With the exception of smallpox and rinderpest, medicine has not yet globally eradicated any other of humankind’s contagious diseases. They are still out there and, unless children are vaccinated, they are going to catch them. Seen from the other side, the anti-vaccination folks are incredibly selfish, jeopardizing the herd immunity that protects all Americans, but especially babies who are too young to be vaccinated. It takes a special kind of arrogant ignorance to jeopardize the health of babies because you have imaginary worries.

WC won’t ill-wish the anti-vaccination crowd’s children. But if an American child dies of measles, or the next completely avoidable childhood disease, WC isn’t going to forgive them, either.


  1. Don’t get WC started on former doctor Andrew Wakefield’s study, claiming that the vaccines could damage the brain. His findings were widely rejected as bunkum. More than 50 epidemiological studies found no merit to his claims, which were based on a statistically insignificant sample. The British Medical Journal went so far as to call his research “fraudulent.” The British journal Lancet, which originally published Dr. Wakefield’s paper, retracted it. The British medical authorities stripped Wakefield of his license
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4 thoughts on “Inoculating You Against Anti-Vaxxers

  1. There are a bunch of parents in my area that don’t vaccinate. Their reasons seemed to be because the bible tells them not to (I’m not sure how/why), and they don’t want to have toxins shot into their kids. They say eating organic and being healthy will keep them immune. Now they are actually calling this a religious right and that they won’t be made to vaccinate their kids.

    I would like to know what these kids will do when they go off to college and end up with measles or something else like meningitis.

    Also, I had to prove I had vaccinations before I took a job at a hospital. And the ones I was missing, I had to get before I was officially hired. Will these un-vaccinated kids be able to get jobs?

  2. I had polio when I was 9. One of the “lucky” ones. I was only left with a crippled hand & a twisted back with continuing problems. I never had to be told to get my sons vaccinated, they were at the head of the line. I explained to then very carefully why it was so important & they learned that lesson well. My oldest was formerly married to an RN & she decided, during the start of the anti-vax madness, that their daughter would not get vaccinated. My son rarely put his foot down, but in this instance, he put it down & hard. She was vaccinated, and the RN, proving herself crazy in so many other ways, is thankfully history & has been fired so many times, she can no longer be a health risk to anyone.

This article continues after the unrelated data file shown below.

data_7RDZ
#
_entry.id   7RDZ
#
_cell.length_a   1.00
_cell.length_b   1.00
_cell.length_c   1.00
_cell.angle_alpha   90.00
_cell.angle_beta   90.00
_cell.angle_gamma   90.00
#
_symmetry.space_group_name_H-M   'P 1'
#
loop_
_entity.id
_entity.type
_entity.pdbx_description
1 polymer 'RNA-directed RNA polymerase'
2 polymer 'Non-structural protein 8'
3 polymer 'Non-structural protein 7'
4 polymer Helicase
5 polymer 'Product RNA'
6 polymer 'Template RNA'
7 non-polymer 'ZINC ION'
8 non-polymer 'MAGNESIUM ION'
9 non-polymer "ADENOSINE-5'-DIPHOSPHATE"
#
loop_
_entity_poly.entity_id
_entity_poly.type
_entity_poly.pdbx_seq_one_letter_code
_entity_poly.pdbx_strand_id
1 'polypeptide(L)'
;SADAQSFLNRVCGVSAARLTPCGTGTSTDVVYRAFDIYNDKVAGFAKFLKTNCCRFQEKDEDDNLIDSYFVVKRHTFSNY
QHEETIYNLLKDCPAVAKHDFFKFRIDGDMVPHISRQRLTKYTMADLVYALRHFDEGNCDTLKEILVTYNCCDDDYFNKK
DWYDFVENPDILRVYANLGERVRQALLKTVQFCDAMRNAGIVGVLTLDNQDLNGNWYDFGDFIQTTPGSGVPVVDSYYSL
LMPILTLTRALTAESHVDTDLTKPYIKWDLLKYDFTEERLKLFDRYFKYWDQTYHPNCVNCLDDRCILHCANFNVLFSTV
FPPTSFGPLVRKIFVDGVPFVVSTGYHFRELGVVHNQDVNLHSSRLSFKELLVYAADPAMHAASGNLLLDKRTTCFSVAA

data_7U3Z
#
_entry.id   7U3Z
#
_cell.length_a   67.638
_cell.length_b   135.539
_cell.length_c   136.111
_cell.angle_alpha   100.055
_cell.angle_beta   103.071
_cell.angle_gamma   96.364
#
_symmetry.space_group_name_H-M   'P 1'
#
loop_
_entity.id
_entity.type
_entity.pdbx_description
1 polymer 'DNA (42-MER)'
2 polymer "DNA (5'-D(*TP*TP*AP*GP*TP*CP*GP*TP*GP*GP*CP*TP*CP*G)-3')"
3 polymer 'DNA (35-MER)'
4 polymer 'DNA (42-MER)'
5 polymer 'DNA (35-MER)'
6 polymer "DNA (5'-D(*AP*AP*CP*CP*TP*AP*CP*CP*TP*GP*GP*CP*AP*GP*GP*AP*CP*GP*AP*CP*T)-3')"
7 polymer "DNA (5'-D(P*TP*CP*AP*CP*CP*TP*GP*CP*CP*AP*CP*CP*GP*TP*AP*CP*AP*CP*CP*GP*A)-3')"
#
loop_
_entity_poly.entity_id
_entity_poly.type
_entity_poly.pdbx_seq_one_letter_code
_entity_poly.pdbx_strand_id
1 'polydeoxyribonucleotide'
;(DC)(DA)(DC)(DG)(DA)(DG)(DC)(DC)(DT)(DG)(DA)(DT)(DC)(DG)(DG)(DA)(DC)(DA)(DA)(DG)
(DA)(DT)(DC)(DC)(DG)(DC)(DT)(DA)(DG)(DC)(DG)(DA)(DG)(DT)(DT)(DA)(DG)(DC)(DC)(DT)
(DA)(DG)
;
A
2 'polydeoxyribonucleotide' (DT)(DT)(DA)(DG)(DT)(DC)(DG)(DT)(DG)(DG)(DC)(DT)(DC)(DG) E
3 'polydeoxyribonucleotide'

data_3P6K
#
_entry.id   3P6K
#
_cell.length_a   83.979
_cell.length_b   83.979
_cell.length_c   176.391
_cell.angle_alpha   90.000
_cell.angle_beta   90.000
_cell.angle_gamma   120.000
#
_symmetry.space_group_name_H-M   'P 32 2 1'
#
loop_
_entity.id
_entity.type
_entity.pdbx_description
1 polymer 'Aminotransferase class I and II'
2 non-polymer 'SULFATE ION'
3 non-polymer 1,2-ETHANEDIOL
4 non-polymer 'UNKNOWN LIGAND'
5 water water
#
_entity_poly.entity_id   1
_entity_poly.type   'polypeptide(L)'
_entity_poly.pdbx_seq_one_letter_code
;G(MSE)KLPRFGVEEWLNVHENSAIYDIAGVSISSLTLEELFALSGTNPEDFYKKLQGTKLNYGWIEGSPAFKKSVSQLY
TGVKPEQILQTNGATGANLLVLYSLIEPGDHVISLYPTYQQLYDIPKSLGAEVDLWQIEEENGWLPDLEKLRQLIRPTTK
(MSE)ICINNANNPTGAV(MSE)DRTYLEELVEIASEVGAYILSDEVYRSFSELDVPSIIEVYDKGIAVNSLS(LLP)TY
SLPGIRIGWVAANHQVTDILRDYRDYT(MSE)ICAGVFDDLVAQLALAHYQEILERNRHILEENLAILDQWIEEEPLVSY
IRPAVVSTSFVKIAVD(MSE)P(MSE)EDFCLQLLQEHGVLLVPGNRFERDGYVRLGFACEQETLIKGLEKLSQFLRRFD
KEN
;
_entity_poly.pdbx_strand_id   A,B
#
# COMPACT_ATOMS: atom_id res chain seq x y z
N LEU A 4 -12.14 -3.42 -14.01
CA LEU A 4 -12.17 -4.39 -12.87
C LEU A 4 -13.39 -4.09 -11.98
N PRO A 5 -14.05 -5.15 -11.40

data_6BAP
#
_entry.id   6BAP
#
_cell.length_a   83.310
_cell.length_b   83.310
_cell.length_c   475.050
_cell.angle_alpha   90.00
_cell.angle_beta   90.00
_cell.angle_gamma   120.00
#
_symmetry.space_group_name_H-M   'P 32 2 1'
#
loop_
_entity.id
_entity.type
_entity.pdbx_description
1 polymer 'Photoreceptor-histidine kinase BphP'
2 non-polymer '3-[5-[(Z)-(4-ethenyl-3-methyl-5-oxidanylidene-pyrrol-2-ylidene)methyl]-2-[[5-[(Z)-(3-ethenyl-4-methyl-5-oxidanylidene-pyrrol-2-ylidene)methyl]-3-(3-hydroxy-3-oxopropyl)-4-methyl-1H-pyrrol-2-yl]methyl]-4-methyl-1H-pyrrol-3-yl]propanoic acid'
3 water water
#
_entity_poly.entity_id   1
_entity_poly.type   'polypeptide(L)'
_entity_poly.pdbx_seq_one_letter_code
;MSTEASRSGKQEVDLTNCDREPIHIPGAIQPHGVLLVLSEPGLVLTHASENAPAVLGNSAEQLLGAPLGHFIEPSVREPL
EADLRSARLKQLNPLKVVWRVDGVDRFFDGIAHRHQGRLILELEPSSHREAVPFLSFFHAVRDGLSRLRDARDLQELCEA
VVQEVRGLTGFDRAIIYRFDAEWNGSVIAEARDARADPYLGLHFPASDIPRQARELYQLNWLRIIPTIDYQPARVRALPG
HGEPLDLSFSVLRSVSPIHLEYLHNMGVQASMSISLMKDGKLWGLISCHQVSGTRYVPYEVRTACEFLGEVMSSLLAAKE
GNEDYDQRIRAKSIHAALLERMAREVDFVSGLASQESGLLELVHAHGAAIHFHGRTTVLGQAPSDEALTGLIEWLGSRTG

Great article WC, so many truths. Thanks

  3. When the polio vaccine became available, my parents made sure all six of their kids were vaccinated. This was in the 1950s. I remember receiving my vaccination in my elementary school cafeteria on Saturday. It’s a shame that some parents don’t realize that by refusing to have their kids vaccinated, they’re endangering the health of others, especially babies under one year of age and those who have health issues which cause them to not be able to be vaccinated. It’s also a shame that a Kinder Care in Illinois only decided that all staff members are to be immunized after five babies contracted measles there. One would think that being inoculated against childhood diseases would be a requirement to work in any daycare center.

  4. Growing up I had measles, mumps & chicken pox. Still have some chicken pox scars. Funny, I don’t remember any of these being “fun”. I do remember my father not being able to come home after work because he had never had measles and the doctor warned him to stay away. Being young, very sick and not being able to be comforted by a parent or even near him is a scary experience.